Digital transformation tools move AI and deep learning forward

Daisy.McCarty Profile: Daisy.McCarty

While today’s popular digital transformation tools have expanded the possibilities presented by analytics, social, IoT, and mobile, there’s also an underlying factor that can’t be ignored. Businesses can only transform fast enough if their underlying infrastructure is built to keep up.

So how are vendors helping provide the digital transformation tools that organizations require in order to move into the modern digital age? Apparently, data, information and analytics is an important part of the puzzle. “Data is to this century what oil was to the last—a catalyst of innovation and a revolutionary leader of change,” said Michael Greene, Intel’s VP of System Technologies and Optimization during his JavaOne 2017 keynote. “This is a total transformation across technology, moving from a compute-centric to a data-centric world.” For Intel, when it comes to digital transformation tools, it all comes down to speed, scale, and smarts.

“Performance is everything in a world where the difference between days and months can mean the success or failure of a business,” said Greene as he announced the new Intel Xeon scalable processors that are designed to work across a wide range of digital transformation tools involving 5G, cloud, networking, storage, and analytics. Key benefits include supporting more VMs, much faster cryptographic hashing, double the AI power, and a 3X increase Big Data optimization with Hadoop and Spark. Greene described this as the largest generational gain in performance in the last decade, along with the fact that there are features in the Java SE 9 release that are designed to take advantage of this fresh generation of infrastructure.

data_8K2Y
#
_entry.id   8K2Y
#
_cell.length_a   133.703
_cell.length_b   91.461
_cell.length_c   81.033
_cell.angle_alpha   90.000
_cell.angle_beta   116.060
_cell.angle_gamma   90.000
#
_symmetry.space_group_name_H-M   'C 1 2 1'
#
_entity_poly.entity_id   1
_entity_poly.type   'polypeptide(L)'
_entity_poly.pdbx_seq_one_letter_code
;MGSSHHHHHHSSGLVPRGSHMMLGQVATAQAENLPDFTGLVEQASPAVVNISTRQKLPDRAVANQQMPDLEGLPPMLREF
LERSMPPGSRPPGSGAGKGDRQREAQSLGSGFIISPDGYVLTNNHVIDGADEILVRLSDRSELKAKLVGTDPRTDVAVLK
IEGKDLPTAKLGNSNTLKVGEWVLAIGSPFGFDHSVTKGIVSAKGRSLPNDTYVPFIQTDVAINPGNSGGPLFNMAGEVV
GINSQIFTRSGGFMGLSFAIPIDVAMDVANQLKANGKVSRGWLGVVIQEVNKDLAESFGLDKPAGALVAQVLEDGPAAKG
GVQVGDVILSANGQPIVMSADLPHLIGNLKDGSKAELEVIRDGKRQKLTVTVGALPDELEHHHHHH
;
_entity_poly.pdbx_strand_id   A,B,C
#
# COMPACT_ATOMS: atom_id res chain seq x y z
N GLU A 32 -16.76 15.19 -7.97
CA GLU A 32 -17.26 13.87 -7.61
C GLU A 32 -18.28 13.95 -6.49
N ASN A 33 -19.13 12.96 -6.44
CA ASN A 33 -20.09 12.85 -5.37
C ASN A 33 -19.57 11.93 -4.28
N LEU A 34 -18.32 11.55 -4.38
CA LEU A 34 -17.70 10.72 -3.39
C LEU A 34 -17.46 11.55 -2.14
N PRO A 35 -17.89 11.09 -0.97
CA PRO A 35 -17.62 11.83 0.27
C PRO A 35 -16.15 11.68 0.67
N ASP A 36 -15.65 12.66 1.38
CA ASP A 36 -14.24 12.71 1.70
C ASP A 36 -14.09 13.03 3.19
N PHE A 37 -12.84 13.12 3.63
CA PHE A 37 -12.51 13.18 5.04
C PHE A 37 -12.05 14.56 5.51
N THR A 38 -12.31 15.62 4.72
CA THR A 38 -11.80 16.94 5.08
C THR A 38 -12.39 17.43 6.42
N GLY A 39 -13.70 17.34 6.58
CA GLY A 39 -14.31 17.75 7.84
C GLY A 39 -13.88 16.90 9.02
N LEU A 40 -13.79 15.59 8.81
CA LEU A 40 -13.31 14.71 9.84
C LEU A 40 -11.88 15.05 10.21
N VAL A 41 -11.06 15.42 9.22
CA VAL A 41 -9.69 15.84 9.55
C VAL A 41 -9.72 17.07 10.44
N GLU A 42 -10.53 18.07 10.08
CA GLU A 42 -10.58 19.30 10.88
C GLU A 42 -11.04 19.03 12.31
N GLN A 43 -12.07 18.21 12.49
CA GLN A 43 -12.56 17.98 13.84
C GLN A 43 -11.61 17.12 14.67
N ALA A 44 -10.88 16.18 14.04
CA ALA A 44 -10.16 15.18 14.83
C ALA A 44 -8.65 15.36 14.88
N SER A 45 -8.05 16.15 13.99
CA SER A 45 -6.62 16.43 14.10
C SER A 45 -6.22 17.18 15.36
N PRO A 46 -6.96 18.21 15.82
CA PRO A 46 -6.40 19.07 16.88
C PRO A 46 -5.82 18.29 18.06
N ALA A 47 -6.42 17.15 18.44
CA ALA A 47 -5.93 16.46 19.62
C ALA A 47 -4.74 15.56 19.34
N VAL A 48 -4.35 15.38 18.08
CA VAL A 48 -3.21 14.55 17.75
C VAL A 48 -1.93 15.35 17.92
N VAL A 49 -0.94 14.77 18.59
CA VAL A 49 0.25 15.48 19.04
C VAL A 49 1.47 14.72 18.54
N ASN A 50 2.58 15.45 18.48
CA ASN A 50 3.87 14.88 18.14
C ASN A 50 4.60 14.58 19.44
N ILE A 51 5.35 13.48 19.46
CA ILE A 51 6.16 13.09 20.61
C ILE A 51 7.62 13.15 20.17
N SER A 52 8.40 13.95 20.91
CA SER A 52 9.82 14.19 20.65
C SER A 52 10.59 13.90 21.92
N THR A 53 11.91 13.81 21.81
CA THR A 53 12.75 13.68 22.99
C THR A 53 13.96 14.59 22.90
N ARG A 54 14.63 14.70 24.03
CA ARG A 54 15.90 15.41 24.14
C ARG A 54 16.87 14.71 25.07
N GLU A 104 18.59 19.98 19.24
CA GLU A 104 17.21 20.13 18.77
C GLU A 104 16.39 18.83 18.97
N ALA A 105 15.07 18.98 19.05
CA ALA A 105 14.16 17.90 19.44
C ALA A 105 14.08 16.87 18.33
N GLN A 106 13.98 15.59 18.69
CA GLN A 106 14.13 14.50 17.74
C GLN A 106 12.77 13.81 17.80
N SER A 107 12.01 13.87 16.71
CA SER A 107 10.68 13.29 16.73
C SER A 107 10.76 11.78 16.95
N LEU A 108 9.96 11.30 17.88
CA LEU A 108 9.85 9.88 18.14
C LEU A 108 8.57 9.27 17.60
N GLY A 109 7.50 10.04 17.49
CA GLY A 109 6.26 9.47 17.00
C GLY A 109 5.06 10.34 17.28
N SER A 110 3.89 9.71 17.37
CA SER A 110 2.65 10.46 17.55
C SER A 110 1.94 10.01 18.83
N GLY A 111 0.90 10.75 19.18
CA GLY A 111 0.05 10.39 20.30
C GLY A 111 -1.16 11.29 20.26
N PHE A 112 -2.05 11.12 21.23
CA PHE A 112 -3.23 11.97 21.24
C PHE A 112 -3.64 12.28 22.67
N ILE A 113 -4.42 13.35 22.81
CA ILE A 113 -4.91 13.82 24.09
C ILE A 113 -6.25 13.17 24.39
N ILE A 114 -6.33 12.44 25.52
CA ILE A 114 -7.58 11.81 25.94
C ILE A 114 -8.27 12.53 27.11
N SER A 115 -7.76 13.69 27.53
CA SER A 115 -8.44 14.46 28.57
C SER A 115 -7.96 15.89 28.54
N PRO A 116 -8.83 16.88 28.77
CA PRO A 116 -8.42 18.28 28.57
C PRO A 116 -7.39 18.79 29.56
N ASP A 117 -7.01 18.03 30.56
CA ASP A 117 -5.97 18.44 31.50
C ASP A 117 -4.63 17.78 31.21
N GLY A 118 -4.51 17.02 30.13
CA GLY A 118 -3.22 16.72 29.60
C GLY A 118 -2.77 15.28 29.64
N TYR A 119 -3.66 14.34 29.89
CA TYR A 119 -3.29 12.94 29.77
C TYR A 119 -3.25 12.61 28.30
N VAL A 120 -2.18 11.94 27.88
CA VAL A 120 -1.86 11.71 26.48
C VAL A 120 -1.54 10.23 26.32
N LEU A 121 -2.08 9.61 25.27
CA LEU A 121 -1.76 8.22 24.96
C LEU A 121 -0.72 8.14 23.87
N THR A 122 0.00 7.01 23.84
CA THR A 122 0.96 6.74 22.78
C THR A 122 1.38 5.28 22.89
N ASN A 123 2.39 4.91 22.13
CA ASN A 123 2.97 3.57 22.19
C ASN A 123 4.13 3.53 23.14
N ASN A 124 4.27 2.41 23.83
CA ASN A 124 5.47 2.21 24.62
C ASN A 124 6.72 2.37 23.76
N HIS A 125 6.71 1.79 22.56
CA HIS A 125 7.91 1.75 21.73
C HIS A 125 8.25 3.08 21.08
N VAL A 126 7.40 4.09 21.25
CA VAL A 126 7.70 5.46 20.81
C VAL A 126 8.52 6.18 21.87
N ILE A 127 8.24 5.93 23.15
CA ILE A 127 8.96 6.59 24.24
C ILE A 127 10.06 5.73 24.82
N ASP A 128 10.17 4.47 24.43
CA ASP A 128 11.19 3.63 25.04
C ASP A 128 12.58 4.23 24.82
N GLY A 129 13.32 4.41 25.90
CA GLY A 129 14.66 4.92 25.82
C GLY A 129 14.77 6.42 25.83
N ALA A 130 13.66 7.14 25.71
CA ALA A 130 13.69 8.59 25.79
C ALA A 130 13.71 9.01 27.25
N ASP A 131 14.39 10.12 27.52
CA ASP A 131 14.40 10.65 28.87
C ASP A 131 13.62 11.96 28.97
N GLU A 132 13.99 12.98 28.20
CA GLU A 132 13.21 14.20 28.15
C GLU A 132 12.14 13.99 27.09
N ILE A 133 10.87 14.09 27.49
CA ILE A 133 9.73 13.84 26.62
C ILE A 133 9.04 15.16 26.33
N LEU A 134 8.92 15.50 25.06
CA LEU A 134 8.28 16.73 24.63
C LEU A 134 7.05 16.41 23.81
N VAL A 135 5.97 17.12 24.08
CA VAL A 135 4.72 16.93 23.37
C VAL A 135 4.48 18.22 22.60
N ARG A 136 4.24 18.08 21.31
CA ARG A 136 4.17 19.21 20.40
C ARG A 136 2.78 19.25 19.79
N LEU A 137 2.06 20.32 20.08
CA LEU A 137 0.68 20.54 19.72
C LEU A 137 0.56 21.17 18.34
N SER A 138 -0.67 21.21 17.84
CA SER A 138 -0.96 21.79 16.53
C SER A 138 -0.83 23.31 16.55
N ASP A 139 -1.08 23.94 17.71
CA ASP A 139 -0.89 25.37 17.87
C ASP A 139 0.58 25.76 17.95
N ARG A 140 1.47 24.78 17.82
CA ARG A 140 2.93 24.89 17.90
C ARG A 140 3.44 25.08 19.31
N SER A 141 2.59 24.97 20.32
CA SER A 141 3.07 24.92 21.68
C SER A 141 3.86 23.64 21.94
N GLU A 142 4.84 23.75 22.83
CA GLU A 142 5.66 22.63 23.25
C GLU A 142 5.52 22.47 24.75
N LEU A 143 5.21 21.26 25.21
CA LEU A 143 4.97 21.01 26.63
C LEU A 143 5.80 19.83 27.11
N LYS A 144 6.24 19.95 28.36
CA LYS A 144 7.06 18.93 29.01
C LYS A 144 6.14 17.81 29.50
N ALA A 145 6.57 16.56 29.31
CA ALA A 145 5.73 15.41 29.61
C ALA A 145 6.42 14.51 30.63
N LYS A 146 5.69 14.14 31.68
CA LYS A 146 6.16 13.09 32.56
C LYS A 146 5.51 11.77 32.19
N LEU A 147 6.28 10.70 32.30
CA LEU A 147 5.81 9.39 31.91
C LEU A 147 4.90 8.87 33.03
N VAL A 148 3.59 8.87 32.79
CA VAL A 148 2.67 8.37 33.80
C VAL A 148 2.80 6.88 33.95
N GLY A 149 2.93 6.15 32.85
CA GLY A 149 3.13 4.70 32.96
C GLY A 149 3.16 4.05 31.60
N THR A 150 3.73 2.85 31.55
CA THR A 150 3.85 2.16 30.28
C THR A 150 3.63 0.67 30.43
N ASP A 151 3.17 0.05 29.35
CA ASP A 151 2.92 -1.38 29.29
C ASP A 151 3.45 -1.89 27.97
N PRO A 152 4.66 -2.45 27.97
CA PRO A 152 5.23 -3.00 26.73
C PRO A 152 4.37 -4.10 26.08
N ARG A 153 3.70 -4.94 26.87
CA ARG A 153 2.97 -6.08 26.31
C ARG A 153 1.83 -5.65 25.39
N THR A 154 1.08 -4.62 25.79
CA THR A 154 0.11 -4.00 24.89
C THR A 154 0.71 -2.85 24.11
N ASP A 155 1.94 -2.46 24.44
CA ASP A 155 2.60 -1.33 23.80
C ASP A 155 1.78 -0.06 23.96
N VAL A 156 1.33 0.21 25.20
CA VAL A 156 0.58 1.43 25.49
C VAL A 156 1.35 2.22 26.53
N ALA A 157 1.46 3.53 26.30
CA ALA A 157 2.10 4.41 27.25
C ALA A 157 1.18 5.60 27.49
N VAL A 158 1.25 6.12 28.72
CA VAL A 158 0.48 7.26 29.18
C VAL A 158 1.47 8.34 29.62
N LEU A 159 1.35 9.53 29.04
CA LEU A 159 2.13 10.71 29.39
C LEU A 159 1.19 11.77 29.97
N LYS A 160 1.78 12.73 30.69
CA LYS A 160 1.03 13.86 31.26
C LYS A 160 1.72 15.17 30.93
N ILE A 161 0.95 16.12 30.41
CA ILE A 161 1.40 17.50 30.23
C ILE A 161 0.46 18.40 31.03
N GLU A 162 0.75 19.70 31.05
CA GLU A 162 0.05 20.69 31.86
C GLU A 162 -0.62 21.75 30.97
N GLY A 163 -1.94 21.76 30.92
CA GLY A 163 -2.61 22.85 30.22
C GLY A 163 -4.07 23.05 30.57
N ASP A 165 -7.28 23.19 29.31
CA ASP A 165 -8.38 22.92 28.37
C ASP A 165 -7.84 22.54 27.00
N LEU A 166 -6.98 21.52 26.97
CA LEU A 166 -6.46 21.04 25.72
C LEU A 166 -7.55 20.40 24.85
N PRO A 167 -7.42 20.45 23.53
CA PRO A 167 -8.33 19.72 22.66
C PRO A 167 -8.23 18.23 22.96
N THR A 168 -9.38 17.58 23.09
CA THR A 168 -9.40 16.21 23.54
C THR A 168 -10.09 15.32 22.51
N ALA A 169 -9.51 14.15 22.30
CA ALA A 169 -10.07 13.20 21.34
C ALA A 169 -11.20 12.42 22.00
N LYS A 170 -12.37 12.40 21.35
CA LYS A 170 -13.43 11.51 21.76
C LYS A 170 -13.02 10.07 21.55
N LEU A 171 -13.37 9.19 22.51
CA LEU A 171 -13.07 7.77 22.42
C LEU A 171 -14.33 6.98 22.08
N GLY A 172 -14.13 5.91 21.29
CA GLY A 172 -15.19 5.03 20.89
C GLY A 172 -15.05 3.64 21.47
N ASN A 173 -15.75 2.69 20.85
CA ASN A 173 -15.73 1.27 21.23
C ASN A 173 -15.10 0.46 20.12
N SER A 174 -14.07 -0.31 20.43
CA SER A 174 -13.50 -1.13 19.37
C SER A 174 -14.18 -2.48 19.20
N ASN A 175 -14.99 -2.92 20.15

Scaling to address digital transformation challenges

And the performance of low level infrastructure like processing units, along with the ability for environments like Java SE 9 to take advantage of this infrastructure, because the vast amounts of data modern enterprises are generating is placing a great deal of stress on existing digital transformation tools. “From large data centers to the billions of device sensors on the edge, the data generated are growing at an exponential rate creating a couple of challenges,” said Greene. “First, data must be stored and accessed quickly if you want to turn valuable data into business insights. Second, massive transaction volumes require a much more flexible and scalable application architecture.”